The Godfather has long haunted the minds of recumbent males.
In this movie, the 1972 45th Best Picture, there is a quote that has those guy viewers writhing in sleepless sleep in the nightdreams of their beds: “I want Sollozzo. If not, it’s all-out war: we go to the mattresses!”
The Godfather is a fetchingly attractive and well-shot tale that winds whimsically and violently around, between and behind the lives of the members of an organized crime family now residing in and around the area of New York City, USA. The family is the Corleone family from their hometown of the same name in Sicily, Italy. Yes, the players are largely of Italian origin and the play is a Mafia film. The movie is itself a very well and politely accomplished piece of filmenship. It is a well-mannered crime show, despite the bodies strewn about the city pavements, on the courthouse steps and in the eateries — the work of our soldiers now polishing their guns with clean white cloths, eating pasta while wearing bibs, and reclining between their shootings on those troublesome mattresses.
Why the phrase “to the mattresses!” One Internet site recounts this logic from the panes of history: “In times of war or siege, Italian families would vacate their homes and rent apartments in safer areas. In order to protect themselves they would hire soldiers to sleep on the floor in shifts.” And on those floors beneath those soldiers were the original mattresses that spawned that phrase which now haunts the dreams of our recumbent males — who would, if they could, be there too with their dreamed counterparts preparing for the next sleepless battle.
This is a battle show, a crime film, a war movie, and with Patton, the 1970 43rd Best Picture, and The French Connection, the 1971 44th Best Picture, The Godfather shares that baggage that divides its audience, to a greater and lesser extent, along gender lines. Curious that three such films in linear order were of such common content and manufacture, but that is as they say the movies.
This writing is in its part a derivative portion of an ongoing study in EthnoFamilyMovieOgraphy (EFMO). Along those lines, let me share with you a compilation and summary of the likes and dislikes of the viewing audience recorded on their EFMO survey forms:
The acting and the actors, especially Marlon Brando (Grandfather Vito Corleone) and Al Pacino (Son Michael Corleone) were the big “likes” followed by the superb camera work and mesmerizing music; the matter-of-fact violence and killing of the “business” of organized family crime was the big “dislike”; curiously, one disliked the baptism/murder scene while another singled the scene out as a particular like; a violent crime movie, the film so polarized the audience that one commenter described the movie as one of the greatest of all time while another reviewer could not understand how anyone could like the show; despite these apparently disparate views, the film was rated by the overall audience among the top movies viewed to date (#9 of the first 45 films), reflecting perhaps that even a polarizing topic (crime, battles, war) can result in a movie of widely recognized and appreciated artistic and entertainment value. (150 words)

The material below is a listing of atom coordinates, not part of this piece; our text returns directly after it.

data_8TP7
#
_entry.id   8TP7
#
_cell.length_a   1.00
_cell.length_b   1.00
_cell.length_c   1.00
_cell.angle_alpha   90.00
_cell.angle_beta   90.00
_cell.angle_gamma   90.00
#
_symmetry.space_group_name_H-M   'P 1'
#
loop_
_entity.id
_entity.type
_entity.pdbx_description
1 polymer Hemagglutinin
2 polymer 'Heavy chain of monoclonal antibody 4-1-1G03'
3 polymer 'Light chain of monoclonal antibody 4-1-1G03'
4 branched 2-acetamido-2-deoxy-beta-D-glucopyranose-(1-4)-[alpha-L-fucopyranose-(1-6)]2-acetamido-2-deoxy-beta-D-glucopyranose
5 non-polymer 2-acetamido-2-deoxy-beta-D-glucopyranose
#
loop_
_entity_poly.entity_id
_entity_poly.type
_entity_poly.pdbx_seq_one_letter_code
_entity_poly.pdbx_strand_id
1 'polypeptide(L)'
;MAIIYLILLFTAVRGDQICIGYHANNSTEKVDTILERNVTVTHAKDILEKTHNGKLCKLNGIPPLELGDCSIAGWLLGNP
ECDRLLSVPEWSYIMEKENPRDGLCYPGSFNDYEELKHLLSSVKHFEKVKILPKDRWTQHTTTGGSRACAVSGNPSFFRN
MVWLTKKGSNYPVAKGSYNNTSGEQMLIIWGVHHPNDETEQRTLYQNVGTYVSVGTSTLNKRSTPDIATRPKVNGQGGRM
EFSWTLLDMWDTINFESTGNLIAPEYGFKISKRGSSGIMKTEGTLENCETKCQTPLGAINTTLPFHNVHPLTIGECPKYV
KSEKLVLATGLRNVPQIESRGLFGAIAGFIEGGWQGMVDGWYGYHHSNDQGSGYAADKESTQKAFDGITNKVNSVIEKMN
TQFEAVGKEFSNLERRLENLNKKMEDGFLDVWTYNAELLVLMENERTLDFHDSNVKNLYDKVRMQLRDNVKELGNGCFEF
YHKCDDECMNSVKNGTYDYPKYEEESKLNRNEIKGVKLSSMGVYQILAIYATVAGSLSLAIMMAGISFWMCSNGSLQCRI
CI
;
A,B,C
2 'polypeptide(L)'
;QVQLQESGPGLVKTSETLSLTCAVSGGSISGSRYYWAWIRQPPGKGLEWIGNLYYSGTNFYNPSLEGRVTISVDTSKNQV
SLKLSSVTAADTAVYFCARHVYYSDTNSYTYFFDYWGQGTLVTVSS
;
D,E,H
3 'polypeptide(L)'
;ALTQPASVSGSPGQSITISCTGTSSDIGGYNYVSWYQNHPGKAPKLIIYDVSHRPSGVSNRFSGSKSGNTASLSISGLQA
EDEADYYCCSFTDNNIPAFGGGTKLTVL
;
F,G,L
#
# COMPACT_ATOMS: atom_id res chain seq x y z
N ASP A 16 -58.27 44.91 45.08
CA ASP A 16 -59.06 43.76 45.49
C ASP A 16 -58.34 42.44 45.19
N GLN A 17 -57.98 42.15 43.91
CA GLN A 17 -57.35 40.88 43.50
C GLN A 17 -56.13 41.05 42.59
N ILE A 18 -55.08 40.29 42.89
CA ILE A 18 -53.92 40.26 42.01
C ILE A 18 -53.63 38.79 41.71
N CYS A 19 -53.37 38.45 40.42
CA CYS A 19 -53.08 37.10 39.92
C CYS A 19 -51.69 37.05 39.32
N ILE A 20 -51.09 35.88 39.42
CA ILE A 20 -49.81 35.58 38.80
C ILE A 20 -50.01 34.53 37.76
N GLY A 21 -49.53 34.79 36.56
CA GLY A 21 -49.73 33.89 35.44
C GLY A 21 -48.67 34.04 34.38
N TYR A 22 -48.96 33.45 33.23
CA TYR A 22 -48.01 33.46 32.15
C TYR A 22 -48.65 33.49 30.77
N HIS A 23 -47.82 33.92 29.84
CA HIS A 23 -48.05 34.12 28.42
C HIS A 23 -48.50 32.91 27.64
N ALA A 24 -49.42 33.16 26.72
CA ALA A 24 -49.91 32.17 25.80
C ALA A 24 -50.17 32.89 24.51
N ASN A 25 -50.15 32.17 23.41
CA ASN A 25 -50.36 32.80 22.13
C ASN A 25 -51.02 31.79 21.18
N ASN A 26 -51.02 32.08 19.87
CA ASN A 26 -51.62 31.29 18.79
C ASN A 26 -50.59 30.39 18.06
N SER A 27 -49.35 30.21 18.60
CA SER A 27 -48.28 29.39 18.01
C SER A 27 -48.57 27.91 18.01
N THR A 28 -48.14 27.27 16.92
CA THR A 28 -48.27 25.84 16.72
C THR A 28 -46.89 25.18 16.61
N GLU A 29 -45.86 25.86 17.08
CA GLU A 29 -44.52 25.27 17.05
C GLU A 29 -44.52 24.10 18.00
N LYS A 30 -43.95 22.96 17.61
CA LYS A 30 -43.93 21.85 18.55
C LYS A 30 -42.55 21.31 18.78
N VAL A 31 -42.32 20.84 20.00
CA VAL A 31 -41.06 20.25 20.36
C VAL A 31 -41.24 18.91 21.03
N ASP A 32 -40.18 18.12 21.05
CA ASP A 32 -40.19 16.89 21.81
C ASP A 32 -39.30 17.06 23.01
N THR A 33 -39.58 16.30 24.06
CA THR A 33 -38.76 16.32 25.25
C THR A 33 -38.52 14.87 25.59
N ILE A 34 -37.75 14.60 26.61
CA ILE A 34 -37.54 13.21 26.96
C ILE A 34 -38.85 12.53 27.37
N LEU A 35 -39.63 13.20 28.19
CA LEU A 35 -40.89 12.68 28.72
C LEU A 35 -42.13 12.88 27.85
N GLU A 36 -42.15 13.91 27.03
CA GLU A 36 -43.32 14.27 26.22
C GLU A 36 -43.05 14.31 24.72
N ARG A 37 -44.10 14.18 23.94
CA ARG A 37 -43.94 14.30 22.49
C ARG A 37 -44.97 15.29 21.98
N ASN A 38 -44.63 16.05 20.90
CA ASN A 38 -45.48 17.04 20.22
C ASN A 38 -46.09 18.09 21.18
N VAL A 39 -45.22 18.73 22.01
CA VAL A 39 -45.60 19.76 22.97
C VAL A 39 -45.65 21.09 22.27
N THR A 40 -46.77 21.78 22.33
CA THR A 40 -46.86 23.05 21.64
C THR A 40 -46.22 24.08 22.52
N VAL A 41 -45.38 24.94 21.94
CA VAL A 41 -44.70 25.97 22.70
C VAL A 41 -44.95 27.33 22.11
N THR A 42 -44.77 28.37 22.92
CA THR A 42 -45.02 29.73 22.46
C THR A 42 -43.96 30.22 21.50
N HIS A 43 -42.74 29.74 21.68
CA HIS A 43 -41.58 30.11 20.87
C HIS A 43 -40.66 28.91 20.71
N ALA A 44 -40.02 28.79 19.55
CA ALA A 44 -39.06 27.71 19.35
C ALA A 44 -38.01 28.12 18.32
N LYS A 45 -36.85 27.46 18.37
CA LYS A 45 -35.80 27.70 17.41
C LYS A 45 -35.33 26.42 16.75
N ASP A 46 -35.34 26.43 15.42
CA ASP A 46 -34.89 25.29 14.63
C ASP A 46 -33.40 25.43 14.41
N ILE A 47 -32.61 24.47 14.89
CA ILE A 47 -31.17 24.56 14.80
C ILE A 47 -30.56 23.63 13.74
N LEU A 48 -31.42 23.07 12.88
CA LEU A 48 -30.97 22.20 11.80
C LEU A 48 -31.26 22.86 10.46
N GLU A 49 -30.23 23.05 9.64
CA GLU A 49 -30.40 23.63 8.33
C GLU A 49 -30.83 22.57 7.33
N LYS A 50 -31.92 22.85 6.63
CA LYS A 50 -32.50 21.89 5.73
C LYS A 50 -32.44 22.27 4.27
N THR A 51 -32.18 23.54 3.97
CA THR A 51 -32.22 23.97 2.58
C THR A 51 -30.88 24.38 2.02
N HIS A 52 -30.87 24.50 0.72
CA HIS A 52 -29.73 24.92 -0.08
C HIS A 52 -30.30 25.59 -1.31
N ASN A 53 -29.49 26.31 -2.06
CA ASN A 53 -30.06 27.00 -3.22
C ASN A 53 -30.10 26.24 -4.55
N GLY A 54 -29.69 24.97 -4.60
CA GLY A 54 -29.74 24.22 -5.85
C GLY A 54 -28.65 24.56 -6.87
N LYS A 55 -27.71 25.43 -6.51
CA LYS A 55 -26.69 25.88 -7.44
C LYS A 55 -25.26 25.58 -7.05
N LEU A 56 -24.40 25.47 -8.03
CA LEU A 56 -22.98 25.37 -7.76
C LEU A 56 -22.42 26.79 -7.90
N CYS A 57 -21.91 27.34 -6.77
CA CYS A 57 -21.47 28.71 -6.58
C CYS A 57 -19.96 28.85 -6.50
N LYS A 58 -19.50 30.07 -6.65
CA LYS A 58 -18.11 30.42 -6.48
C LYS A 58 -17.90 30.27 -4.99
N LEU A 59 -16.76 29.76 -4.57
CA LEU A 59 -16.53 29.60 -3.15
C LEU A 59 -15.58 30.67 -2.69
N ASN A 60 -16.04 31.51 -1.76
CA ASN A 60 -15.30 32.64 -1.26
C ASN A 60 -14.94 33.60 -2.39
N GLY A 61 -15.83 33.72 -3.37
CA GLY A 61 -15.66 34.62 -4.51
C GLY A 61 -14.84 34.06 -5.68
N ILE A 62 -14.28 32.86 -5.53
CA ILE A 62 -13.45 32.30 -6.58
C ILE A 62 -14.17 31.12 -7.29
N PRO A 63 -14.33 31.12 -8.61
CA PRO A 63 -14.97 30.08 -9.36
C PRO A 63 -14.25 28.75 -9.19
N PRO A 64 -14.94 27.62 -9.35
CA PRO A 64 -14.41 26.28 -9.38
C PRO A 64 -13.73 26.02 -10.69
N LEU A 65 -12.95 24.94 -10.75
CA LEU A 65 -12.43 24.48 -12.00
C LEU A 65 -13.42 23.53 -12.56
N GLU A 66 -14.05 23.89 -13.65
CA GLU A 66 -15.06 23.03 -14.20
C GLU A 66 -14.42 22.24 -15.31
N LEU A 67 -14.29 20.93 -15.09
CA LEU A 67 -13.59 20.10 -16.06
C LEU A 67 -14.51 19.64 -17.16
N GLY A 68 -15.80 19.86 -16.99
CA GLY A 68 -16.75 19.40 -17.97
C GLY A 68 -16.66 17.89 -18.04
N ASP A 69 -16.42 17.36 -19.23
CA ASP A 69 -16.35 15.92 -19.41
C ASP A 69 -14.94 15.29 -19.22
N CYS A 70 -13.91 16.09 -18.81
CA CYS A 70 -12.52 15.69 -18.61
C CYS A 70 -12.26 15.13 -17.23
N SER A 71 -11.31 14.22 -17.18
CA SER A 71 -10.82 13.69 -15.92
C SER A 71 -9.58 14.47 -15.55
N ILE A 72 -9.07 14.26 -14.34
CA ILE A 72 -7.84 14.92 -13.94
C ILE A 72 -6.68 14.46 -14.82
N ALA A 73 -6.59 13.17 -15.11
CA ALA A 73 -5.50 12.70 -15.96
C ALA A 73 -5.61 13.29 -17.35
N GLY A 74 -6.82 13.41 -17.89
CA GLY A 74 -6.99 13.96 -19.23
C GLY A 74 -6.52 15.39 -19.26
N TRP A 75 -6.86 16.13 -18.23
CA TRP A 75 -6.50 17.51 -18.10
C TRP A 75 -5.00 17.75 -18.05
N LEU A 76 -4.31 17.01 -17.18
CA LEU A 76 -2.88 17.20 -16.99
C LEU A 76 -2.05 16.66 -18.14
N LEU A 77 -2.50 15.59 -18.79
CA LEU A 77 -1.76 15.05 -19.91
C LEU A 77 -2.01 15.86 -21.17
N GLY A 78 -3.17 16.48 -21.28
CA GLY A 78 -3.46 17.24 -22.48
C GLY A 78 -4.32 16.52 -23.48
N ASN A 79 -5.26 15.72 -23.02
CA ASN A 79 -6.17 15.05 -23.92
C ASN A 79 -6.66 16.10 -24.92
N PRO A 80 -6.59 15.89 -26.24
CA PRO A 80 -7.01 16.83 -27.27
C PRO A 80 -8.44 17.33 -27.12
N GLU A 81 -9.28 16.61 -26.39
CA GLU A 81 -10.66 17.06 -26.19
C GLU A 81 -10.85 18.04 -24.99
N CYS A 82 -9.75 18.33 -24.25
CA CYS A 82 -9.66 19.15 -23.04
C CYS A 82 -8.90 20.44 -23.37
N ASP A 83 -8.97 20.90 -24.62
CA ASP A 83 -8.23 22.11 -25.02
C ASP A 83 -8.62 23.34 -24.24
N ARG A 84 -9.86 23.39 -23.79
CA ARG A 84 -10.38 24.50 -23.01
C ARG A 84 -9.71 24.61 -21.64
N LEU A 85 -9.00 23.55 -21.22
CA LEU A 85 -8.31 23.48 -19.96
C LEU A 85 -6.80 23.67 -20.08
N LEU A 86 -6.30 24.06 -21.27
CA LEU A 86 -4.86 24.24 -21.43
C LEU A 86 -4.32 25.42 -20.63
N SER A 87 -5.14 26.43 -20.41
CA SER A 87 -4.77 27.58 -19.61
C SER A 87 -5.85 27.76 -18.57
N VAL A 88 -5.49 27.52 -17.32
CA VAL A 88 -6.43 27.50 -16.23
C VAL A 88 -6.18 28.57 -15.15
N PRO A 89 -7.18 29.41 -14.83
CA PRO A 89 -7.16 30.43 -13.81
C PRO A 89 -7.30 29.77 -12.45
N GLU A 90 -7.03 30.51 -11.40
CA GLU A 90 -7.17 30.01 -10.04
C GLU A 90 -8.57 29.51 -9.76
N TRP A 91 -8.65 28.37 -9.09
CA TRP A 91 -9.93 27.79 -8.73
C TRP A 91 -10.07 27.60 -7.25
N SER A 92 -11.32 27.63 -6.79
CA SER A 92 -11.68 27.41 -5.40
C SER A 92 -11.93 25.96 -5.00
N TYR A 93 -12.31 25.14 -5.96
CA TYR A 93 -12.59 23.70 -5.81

Not bad, you might say, for one sentence of 150 words.
But what doe it mean for us and our study?
With that, we move from our fidgetingly divided viewers, whatever their personal genderic reasonings, to our continuing reflection on the meaning of “entertainment” within the “artistic” framework of a best picture.
“Entertainment” is the noun form of the verb “entertain.”
“Artistic” is the adjective form of the noun “art.”
This distinction between verb and noun may be critical to our ongoing study of the meaning of the phrase “best picture” and its application by the Academy of Motion Picture Arts and Sciences (AMPAS) in the selection of the “Best Picture.” More will be said of this later in following EFMO writings. For now and for this movie, I would ask you to observe that “entertain” is the battling verb action of impacting a viewing audience, and the merit of “entertain” would appear to be determined by the extent the movie moves the viewers. “Art,” on the other hand, is a recumbent noun state that can be seen in large measure as independent of the wider viewing audience, though some may recognize and appreciate it more than others, because art resides more in the realm of the studied particularist pausing to peruse a scene or object as one would an impressionistic painting on a wall or the lines of a new cell phone in a case. The merit of “art” is more the merit of the work itself and not how it moves the viewer.
The point is that “entertain” and “art” may represent very different points of view and effect. In one (entertain), the entire audience is riding raucously and noisily atop a rollercoaster at break-neck speeds at a local amusement park packed with fans below waving and clapping at the people above traversing the tracks. In the other (art), a solitary individual in the audience is closeted in a cloistered gallery siting quietly on a bench, referencing a guidebook and staring at a recognized work of creative genius. One is participatory, the other observatory. In one I am close and involved, the other apart and disengaged. One pulls me into the intricacies of the scene as an active participant, the other pushes me back to watch and appreciate from a safe and removed distance.
Art or entertainment?
It depends on your point of view and effect.
Are you on the mattress admiring the gun or in the street firing the pistol?
The Godfather allows you to lose yourself in the action or isolate yourself in the object of the moment.
In allowing its audience both, the movie itself becomes it seems a truly great best picture for all its viewers.
Art, entertainment or both?
Your point of view.